United States –  حزين. Hazin. Sad. When I think of my grandfather, this is the word that comes to mind. Growing up, I always noticed certain wistfulness in his gaze. A close enough look into his eyes revealed a story of ethnic cleansing, a story of the Nakba. My grandfather’s nostalgic gaze is a gaze shared by elderly Palestinians everywhere, dispersed throughout the world and condemned to a life in exile. I hear the story of my maternal grandmother, a teenage bride-to-be, expelled from her home with a gun to her back and a wedding gown in hand. I hear the story of my paternal grandmother carrying her newborn sister miles and miles through the scorching heat into an uncertain future. I hear the stories of the present – a dark-skinned little boy standing by the checkpoint sweating while he watches his father humiliated at the hands of a blue-eyed eighteen-year-old in search of validity. I hear the stories of the present – a Bedouin mother making mansaf in the Naqab, startled by the noise of an incoming bulldozer, left more nomadic than ever before. And I wonder – when will justice arrive? I am not waiting for a trial or even indictments. I am waiting neither for executive decisions nor for official paperwork. I am waiting for dignity. I am waiting for the refugees of Lebanon, Syria and Jordan to march back, heads held high, smiling at those who doubted them previously. I am waiting for equality to be the only thing reigning supreme between the River and the Sea.

            A little over a year ago, I was your average apathetic Palestinian. When earthshaking events happened in Palestine, such as Cast Lead, I would watch the news and shed a tear, but had the negative outlook that it is a helpless case and nothing can be done to change the situation. Another view I held is that I am too young to take action – being that I am still in my early teen years. Thankfully, I came to the realization that a main factor stopping change is the negative attitude that I and many Palestinians hold, and that there is no age limit or boundary to supporting a struggle against injustice. After all, Israel does not recognize any age limits or boundaries when raiding villages and detaining its residents, terrorizing the besieged Gaza Strip, and demolishing homes that have been standing there longer than the state’s existence. A common misconception regarding Palestine is that it is exclusively an Arab, Muslim issue; that is completely false. The Palestinian cause is a human issue. Every human with a conscience has a duty to stand in solidarity with Palestine’s struggle against oppression and occupation.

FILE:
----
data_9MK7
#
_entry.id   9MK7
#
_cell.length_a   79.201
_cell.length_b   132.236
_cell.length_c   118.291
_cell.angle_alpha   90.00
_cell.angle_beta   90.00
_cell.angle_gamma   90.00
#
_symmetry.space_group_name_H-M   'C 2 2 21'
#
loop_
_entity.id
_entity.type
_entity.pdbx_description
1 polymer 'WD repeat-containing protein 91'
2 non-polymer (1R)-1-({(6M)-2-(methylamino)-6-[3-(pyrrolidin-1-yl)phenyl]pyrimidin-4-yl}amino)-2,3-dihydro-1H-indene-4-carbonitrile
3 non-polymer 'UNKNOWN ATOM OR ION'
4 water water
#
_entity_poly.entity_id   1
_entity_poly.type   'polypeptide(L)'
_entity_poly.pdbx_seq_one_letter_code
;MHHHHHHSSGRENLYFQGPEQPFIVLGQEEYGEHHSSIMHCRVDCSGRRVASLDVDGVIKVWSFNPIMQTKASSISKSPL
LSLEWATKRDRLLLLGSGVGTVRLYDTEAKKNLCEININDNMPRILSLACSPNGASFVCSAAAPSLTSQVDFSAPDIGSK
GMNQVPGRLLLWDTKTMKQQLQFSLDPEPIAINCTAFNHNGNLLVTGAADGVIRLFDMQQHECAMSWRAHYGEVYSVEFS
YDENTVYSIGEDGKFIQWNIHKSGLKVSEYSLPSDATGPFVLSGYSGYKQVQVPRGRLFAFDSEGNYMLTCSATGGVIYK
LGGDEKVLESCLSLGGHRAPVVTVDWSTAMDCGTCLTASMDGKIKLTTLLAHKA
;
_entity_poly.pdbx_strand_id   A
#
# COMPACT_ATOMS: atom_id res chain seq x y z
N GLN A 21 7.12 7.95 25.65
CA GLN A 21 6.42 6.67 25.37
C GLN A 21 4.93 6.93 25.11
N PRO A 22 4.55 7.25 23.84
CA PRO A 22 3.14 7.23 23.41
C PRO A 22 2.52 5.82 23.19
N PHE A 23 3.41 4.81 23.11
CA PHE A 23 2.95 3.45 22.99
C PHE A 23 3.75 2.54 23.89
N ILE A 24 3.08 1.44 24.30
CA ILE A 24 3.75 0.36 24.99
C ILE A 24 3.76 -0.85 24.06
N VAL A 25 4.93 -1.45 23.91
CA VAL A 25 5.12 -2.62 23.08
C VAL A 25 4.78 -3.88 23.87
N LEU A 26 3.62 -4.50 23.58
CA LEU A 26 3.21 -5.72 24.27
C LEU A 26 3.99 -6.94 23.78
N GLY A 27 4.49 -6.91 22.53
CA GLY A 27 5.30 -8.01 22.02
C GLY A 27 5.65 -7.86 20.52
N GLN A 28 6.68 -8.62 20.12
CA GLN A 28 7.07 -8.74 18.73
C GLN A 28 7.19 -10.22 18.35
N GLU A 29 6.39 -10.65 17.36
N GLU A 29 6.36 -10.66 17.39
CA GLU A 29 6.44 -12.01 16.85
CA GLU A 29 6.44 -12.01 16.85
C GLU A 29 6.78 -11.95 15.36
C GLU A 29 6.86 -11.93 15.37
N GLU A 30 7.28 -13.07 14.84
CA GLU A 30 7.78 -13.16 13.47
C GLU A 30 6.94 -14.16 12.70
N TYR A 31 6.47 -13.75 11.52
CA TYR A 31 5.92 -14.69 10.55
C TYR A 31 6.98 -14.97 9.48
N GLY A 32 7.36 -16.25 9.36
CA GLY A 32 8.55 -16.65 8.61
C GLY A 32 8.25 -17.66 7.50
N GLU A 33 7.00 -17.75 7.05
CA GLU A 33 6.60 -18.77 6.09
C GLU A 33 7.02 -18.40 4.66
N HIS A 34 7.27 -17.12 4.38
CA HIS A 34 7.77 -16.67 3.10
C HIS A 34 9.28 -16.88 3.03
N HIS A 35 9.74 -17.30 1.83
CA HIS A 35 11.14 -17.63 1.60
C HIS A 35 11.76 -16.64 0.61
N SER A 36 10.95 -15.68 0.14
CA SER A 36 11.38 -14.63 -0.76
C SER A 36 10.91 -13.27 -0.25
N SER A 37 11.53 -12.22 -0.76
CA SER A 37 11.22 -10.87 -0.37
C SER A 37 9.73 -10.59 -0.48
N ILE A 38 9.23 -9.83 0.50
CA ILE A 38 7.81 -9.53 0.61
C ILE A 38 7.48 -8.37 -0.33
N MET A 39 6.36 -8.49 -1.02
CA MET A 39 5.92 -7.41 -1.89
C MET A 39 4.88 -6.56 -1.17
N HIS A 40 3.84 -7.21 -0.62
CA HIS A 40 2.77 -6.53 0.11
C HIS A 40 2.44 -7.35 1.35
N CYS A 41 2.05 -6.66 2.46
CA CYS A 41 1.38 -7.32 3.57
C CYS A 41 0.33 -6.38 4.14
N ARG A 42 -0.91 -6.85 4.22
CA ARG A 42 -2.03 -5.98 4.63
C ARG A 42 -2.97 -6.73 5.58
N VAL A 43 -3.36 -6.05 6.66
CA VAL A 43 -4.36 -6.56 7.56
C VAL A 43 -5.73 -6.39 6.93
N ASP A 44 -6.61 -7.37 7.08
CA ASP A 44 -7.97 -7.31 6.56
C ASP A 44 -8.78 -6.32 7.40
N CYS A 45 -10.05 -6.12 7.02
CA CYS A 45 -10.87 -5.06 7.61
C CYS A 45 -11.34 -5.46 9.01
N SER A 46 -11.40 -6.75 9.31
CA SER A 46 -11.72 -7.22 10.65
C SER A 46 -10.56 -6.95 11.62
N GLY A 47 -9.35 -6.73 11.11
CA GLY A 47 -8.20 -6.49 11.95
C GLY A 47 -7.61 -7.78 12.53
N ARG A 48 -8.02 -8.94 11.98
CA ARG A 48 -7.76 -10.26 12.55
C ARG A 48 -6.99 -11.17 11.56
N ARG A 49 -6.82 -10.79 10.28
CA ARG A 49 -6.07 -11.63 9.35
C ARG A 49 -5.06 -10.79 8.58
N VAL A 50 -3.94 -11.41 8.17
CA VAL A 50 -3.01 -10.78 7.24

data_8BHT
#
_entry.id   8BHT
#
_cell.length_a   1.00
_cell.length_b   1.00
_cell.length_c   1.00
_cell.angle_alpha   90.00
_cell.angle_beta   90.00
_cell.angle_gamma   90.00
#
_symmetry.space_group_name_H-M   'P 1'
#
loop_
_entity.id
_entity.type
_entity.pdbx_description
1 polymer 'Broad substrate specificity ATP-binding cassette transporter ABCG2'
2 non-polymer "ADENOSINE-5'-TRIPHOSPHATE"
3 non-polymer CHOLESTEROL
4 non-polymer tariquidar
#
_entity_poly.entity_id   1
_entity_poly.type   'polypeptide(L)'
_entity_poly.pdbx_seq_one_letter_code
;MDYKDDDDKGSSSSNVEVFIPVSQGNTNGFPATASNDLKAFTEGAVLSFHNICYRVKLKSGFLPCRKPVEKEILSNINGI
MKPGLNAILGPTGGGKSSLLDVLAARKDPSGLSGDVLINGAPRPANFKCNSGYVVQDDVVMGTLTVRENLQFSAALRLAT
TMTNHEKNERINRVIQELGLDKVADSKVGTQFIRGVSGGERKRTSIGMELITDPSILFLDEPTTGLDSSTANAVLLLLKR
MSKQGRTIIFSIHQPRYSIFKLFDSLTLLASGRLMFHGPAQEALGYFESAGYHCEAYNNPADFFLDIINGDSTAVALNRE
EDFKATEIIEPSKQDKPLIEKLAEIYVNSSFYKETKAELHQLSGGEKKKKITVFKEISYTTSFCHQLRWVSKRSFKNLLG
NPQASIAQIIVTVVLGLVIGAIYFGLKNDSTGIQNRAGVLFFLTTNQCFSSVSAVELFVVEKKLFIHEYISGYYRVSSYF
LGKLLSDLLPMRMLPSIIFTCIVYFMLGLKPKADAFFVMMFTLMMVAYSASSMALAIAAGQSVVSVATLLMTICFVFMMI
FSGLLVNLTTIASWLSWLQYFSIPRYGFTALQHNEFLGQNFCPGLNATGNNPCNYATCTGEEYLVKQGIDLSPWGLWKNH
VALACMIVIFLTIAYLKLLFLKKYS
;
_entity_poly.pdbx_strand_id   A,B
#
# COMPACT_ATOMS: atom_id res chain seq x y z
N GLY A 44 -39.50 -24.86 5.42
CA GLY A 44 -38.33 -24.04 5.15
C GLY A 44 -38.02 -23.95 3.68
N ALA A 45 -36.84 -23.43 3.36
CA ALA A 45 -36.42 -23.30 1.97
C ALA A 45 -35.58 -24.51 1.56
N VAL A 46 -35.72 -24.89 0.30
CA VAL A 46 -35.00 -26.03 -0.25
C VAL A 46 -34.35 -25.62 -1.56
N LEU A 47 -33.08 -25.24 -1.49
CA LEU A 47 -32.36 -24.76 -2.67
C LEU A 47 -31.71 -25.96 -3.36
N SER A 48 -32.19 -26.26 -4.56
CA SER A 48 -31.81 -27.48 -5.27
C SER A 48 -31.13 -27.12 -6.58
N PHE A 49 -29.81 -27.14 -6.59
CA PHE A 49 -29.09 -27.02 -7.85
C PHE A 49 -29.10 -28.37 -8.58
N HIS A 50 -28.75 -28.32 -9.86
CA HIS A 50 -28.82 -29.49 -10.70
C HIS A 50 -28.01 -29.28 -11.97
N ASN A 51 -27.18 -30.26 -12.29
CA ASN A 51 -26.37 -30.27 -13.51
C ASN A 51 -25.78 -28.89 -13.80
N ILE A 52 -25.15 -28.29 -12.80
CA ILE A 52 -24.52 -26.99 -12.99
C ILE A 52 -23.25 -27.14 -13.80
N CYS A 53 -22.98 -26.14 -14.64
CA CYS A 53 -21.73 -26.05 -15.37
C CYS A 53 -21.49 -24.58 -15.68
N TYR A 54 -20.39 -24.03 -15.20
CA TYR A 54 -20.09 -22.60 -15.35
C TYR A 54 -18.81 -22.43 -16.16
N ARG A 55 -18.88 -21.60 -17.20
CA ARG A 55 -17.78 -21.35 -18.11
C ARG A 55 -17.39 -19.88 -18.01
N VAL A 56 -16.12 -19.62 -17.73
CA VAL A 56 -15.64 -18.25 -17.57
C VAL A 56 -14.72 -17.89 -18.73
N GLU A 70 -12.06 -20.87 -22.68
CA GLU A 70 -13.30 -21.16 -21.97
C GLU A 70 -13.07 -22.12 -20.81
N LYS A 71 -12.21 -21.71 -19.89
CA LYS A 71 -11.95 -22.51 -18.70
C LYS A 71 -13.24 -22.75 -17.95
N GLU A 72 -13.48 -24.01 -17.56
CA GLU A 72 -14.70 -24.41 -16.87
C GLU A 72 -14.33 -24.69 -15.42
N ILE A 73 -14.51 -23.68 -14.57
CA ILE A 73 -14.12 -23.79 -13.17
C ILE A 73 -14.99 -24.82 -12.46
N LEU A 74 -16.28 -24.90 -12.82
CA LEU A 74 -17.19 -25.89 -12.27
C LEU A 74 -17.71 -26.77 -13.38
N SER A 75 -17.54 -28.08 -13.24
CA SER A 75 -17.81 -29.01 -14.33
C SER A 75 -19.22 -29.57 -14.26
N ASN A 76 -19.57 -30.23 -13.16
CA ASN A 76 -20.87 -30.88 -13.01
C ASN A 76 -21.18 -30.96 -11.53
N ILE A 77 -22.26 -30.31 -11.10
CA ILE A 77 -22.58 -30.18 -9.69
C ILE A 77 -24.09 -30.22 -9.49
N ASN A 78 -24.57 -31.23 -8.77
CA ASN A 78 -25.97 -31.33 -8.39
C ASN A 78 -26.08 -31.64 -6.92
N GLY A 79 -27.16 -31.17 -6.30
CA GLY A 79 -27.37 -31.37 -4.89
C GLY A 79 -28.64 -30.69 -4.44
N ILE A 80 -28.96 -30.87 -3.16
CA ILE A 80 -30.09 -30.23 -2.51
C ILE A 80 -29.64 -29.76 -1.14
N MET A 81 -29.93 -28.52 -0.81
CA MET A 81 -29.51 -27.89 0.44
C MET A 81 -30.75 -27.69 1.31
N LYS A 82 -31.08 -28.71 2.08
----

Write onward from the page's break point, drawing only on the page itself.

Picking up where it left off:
I am sure there was a time when black folk in the United States thought slavery would never be abolished. I am sure that at one point, South Africans never thought the apartheid system would collapse. Of course the previous two examples I used are not exactly the same as the situation in Palestine, but the point is, injustice does not last. When apartheid falls in Palestine, I want to be able to say that I stood for what was right all along. After all, there is no better feeling than being on the right side of history.

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